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ESTATE BRONISLAWA KOSKA. APPEAL KAZIMIERZ KOSKA (11/09/54)

SUPERIOR COURT OF PENNSYLVANIA


November 9, 1954

IN RE ESTATE OF BRONISLAWA KOSKA. APPEAL OF KAZIMIERZ KOSKA, APPELLANT. (KOSKA ESTATE.)

COUNSEL

Fred C. Pace, Mahanoy City, Z. F. Rynkiewicz, Shenandoah, for appellant.

W. J. Krencewicz, Shenandoah, Henry Houck, Pottsville, for appellee.

Before Rhodes, P. J., and Hirt, Ross, Gunther, Wright, Woodside, and Ervin, JJ.

Author: Ervin

[ 176 Pa. Super. Page 520]

ERVIN, Judge.

Bronislawa Koska, who died December 5, 1950, left a will in which she directed the payment of her debts

[ 176 Pa. Super. Page 521]

    and funeral expenses. She named her son by a prior marriage executor. Her husband, Kazimierz Koska, paid $1,123.20 for funeral expenses and $385 for tombstone. This appeal is from the lower court's refusal to allow his claim for reimbursement from his wife's estate. The lower court found, from uncontradicted testimony, that the husband, after his wife's decease, stated to one of her daughters by a prior marriage: 'Now that the mother passed away, she left me all the money in the home, and the funeral bill will be paid from that; and the rest I will share you all up.' There is a clear inference from this language that the husband intended to pay the funeral bill from this money and to share the balance with his wife's children of a former marriage. Under the ante and postnuptial agreements, whatever would be accumulated after their marriage through the efforts of the now surviving spouse was to become the common property of both, the survivor to take what was left upon the death of one of them. The husband, being the survivor, became the sole owner of this money after his wife's death, the money presumably having been accumulated after the marriage. He could give it away if he wanted to do so. After paying both bills, he brought them to the daughter and she testified that he said: 'You don't have to worry about it. It is paid.' The witness then continued: 'And the same thing with the monument, your Honor.' The husband filed an election to take against the will. The lower court voided it because it found a valid ante and post-nuptial agreement whereby the husband agreed not to claim any part of his wife's estate. On this state of the record the court found that the husband had renounced his right to the legacy of reimbursement. Where the findings of the Orphans' Court are supported by proof, they are conclusively binding on appeal. In re Pusey's Estate, 321 Pa. 248, 260,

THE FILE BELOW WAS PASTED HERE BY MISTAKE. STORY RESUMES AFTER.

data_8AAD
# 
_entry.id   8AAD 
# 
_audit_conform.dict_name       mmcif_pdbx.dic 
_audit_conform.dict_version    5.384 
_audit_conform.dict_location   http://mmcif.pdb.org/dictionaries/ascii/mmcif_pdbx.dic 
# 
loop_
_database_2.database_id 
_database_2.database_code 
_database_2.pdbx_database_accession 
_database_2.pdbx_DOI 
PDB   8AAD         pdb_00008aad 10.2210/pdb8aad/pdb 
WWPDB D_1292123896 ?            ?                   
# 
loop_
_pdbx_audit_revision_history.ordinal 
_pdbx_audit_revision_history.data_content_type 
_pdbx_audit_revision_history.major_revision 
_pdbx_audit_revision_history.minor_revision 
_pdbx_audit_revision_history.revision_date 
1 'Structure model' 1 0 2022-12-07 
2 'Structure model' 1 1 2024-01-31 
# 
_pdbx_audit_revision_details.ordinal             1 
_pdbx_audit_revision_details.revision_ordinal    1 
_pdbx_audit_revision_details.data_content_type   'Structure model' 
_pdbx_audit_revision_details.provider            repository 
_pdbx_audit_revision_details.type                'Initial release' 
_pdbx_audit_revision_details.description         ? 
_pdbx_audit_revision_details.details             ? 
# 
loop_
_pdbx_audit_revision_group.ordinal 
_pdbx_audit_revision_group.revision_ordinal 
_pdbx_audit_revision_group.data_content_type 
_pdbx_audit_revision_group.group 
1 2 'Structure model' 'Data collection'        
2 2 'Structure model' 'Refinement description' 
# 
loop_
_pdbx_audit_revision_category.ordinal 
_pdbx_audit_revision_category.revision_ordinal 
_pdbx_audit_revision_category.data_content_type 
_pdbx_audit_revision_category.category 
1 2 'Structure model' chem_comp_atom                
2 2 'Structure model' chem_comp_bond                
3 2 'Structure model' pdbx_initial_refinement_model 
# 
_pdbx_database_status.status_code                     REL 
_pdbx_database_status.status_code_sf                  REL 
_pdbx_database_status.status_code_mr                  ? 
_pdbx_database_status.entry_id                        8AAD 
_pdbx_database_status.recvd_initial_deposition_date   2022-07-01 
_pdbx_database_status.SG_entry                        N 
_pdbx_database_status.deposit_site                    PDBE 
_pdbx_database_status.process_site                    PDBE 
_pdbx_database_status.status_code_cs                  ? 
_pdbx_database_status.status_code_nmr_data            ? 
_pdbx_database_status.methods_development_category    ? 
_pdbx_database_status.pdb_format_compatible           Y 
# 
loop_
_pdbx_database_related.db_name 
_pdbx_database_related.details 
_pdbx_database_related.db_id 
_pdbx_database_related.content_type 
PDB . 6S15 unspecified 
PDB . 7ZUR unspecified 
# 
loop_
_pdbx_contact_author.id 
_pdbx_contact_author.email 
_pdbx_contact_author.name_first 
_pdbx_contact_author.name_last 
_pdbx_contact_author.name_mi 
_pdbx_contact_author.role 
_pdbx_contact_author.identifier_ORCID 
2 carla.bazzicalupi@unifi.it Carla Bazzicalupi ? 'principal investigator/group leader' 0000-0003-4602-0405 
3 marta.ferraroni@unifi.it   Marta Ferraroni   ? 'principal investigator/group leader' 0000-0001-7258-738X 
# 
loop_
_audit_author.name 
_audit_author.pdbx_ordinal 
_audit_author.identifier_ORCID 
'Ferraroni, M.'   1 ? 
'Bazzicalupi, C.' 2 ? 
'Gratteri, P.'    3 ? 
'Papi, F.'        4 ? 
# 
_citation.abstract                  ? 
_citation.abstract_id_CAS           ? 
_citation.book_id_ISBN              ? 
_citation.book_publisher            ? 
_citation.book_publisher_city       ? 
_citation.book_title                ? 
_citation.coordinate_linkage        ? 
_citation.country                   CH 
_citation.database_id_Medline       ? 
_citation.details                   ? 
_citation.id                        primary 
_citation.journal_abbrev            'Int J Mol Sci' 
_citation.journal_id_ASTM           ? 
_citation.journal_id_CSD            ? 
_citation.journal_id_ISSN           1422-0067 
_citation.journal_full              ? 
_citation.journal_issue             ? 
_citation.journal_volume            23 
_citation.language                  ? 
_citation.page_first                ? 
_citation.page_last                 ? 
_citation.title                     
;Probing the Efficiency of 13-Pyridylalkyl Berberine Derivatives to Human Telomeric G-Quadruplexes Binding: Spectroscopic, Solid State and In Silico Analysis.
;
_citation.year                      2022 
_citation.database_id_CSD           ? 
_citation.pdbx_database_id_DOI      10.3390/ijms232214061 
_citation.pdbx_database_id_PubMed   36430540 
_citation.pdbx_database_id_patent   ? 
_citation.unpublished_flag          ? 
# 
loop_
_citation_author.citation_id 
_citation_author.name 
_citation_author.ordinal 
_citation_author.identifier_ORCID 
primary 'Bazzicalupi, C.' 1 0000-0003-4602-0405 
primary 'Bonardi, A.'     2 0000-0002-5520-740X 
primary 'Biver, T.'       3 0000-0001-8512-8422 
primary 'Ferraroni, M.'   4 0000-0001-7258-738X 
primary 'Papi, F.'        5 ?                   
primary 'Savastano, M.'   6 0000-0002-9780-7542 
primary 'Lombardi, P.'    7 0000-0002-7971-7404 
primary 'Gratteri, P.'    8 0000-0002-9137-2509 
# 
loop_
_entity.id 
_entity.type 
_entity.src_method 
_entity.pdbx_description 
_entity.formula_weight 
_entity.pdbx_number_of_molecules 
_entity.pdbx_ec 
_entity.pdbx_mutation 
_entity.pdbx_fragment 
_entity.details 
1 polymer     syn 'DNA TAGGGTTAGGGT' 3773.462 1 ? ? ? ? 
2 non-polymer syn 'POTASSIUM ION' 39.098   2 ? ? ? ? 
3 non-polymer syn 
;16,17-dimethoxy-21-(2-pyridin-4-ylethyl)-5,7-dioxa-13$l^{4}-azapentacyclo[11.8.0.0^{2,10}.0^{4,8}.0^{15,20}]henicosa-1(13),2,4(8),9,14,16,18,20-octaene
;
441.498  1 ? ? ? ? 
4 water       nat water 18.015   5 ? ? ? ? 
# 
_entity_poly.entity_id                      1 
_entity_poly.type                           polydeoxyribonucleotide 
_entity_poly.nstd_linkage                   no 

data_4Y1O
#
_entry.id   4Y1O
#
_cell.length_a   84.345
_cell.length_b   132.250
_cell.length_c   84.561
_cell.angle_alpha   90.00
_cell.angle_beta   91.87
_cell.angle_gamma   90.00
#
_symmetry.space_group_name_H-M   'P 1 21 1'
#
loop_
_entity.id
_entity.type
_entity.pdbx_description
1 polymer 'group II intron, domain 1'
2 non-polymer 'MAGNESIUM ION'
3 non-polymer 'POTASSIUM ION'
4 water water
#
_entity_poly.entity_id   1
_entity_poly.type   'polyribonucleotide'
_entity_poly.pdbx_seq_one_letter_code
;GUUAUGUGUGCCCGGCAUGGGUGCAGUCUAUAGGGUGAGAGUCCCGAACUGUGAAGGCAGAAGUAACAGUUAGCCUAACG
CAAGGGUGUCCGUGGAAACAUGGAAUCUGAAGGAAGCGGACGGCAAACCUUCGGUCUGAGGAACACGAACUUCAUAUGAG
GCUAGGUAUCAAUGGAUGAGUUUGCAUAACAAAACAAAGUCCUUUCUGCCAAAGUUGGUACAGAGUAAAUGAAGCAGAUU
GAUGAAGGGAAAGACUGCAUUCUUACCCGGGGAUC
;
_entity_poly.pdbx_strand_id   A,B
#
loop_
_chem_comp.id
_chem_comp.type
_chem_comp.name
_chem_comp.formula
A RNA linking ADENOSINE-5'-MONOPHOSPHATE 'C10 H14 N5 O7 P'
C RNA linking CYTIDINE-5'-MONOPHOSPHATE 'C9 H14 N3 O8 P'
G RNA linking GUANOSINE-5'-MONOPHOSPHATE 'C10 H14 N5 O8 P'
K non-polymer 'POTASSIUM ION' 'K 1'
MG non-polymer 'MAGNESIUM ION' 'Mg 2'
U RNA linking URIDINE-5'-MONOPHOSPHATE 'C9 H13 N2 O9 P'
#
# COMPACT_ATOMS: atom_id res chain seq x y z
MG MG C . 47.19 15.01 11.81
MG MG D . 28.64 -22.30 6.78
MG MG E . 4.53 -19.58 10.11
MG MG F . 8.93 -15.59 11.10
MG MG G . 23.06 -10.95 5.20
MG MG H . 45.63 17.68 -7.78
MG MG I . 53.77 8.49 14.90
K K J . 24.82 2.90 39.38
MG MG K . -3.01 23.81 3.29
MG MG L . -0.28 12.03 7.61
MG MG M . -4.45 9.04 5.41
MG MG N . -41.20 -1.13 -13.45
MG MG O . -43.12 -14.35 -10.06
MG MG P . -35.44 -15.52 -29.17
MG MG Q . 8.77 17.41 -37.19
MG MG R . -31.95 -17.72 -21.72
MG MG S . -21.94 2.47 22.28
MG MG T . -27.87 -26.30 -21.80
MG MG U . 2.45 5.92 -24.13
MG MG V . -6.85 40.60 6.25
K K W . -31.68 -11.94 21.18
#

[ 176 Pa. Super. Page 522184]

A. 844. In the present case we think there was ample evidence to support the lower court's conclusion. In in Re Mitchell's Estate, 79 Pa. Super. 208, we affirmed the lower court's opinion written by Judge Gest, wherein he said: 'In her will the testatrix directs the payment of her debts and funeral expenses, but so far as the latter are concerned the surviving husband is chargeable with them, He took against the will and cannot therefore claim the benefit of this direction, which being in relief of his legal liability is in effect a legacy to him.' It is argued in behalf of the husband that the setting aside of the election to take against the will by the lower court placed the husband in the same position as he would have been in had no election ever been filed. In the Mitchell case the husband did not pay the funeral bill but the executor did and he was denied a credit for the same in his account for the reasons above mentioned. In the present case the husband did pay the bill from the money in the house which belonged to him as the survivor. This is not a suit, executory in nature, to compel him to carry out his promise. He filed a claim to be reimbursed for the money which he voluntarily paid. This is in the nature of a gift. Once it has been made if may not be taken back. It needs no consideration to support it. Two requisites are necessary for a valid gift: first, there must be an intention to make it, and, second, there must be an execution of intention by performance. Both are present in this case.

In addition to finding renunciation, the lower court also mentioned the doctrines of equitable estoppel and moral consideration. We deem it unnecessary to consider these latter two principles because the opinion may be sustained either on the doctrine of renunciation or the principle controlling gifts. In Quaker Worsted Mills Corp. v. Howard Trucking Corp., 131 Pa. Super. 1,

[ 176 Pa. Super. Page 52311]

, 198 A. 691, 696, Judge Rhodes (now President Judge), said: 'Appellant criticizes the reasoning, as well as the conclusions, of the court below. As to this we recently stated in Tomko v. Feldman, 128 Pa. Super. 429, at page 435, 194 A. 338, at page 341: 'It affords no comfort to appellant that the court below arrived at what we believe to be a correct conclusion by reasoning which does not have our approval. As was said in Fullerton's Estate, 146 Pa. 61, at page 63, 23 A. 321: 'It is the decree to which error lies. If that is right, it is of little moment what course of reasoning led up up to it."

The decree of the lower court is affirmed at the cost of the appellant.

19541109

© 1998 VersusLaw Inc.



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